A: When I am working out of the office, I rely very much on a computer for my day to day work. Less frequently I use a transmitted light microscope to look at thin-sections of rocks; or a macro-scope when the need to hand-pick minerals arises. When I want to know how old a particular rock is, I rely on the folks who operate and fix an ion microprobe.
In the field I live and work out of a tent based camp. I am flown in a helicopter from the campsite to where ever I must go each day. The traversing distance between helicopter drop-off and pick-up points is usually 8 – 12 km. I rely entirely on my feet to get me from my drop-off to pick-up point. Along the way, I use air photos, a compass and a GPS to navigate. When looking at the rocks (every kilometre) I use a hammer, compass, hand lens, notebook, camera and hand-held computer to make and record observations. At the end of the day, when the helicopter comes to pick me up, I use a mirror or walkie-talkie and a big orange flag to guide the helicopter pilot to my exact location on the ground. I also always carry a satellite phone.
As you can probably imagine, a heavy duty back pack is an absolute must in the field!
Q: What education or training is required for your job?
A: The minimum education requirement is a Bachelor of Science degree from a recognized university. My formal education includes three Earth Science degrees – BSc, MSc, PhD. Experience conducting and leading scientific research is necessary, whether in the context of grad school, the work force or some combination of the two. Valid First Aid and Fire Arms Possession Certificates are a must.
Q: What kind of personal traits do you recommend for this profession?
A: Scientific curiosity: The research I am involved in requires an innate curiosity for the landscape and my surroundings what are the rocks on which we have built our homes and our lives; how did they form, where, when, why? Without this curiosity, our understanding of the way things work would not progress and scientific discoveries would be slow to happen.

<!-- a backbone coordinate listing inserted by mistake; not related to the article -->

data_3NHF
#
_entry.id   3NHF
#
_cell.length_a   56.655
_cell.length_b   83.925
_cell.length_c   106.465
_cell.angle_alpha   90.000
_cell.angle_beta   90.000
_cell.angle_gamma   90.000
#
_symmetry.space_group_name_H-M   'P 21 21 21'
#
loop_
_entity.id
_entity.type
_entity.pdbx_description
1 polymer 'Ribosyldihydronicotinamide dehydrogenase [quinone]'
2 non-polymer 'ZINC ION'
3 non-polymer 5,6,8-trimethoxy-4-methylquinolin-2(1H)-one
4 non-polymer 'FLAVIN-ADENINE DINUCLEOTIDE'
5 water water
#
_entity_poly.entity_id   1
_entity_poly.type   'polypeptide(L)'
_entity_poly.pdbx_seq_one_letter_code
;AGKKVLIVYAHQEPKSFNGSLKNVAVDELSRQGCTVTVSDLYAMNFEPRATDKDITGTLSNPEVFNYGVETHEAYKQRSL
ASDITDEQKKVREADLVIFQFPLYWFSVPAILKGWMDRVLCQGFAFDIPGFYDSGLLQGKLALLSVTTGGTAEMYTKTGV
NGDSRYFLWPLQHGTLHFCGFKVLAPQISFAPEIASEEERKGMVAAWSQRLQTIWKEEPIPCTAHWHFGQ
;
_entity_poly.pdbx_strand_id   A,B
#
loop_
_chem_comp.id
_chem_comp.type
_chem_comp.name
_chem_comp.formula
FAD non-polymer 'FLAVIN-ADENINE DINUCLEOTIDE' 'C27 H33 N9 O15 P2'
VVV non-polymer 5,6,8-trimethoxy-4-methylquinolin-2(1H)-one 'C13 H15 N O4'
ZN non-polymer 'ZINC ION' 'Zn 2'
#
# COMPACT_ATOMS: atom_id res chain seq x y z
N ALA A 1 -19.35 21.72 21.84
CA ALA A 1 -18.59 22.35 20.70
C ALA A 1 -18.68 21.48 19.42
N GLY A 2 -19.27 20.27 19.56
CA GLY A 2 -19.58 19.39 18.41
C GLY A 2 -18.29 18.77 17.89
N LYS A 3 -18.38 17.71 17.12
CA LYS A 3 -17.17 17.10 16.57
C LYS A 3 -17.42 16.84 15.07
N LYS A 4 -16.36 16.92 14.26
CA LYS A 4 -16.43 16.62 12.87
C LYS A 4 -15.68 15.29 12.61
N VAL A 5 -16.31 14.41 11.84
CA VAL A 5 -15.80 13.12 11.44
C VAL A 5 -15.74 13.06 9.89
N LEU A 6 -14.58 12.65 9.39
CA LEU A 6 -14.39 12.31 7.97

People skills: Though I study rocks, I cannot do my work without interacting with a variety of people. And believe it or not, people don’t all think the same especially in the research world! There is always more than one way to look at and approach a problem whether it is scientific or social. A willingness to learn from people, especially when just starting out in your career, and remaining open to views that differ from your own will ensure that you get the most out of any and every situation.
Flexibility: things very rarely go according to plan. Weather delays, mechanical breakdowns, conflict of personalities, changes in priorities and/or availability of $$, these are all part of our ever changing environment. Being flexible to the change will usually serve to make the experience a positive one.
Respect: the most effective way to get the best results from a group of people working as a team is to bring out the best in each person. To achieve this is to acknowledge and respect that individual team members have something to bring to the table.
Positive Outlook: Every cloud has a silver lining. When the going gets rough, recognizing that positive things that will eventually come of a situation will serve as the encouragement needed to get through it.
Determination: For those of us just starting out in our career paths, recognition among our peers does not always come with the job title, but having the determination to become an authority figure in a certain field does. The results may not always be immediate. As the old saying goes, slow and steady wins the race.
Sense of adventure and fun: Travelling to places that many people have never been, there is always an element of the unknown. Every day in the field is always an adventure that is unique to the day before.
Q: What is the salary range of your job?
A: $ 43,000 – $ 95,000
Q: What do you like best about your job?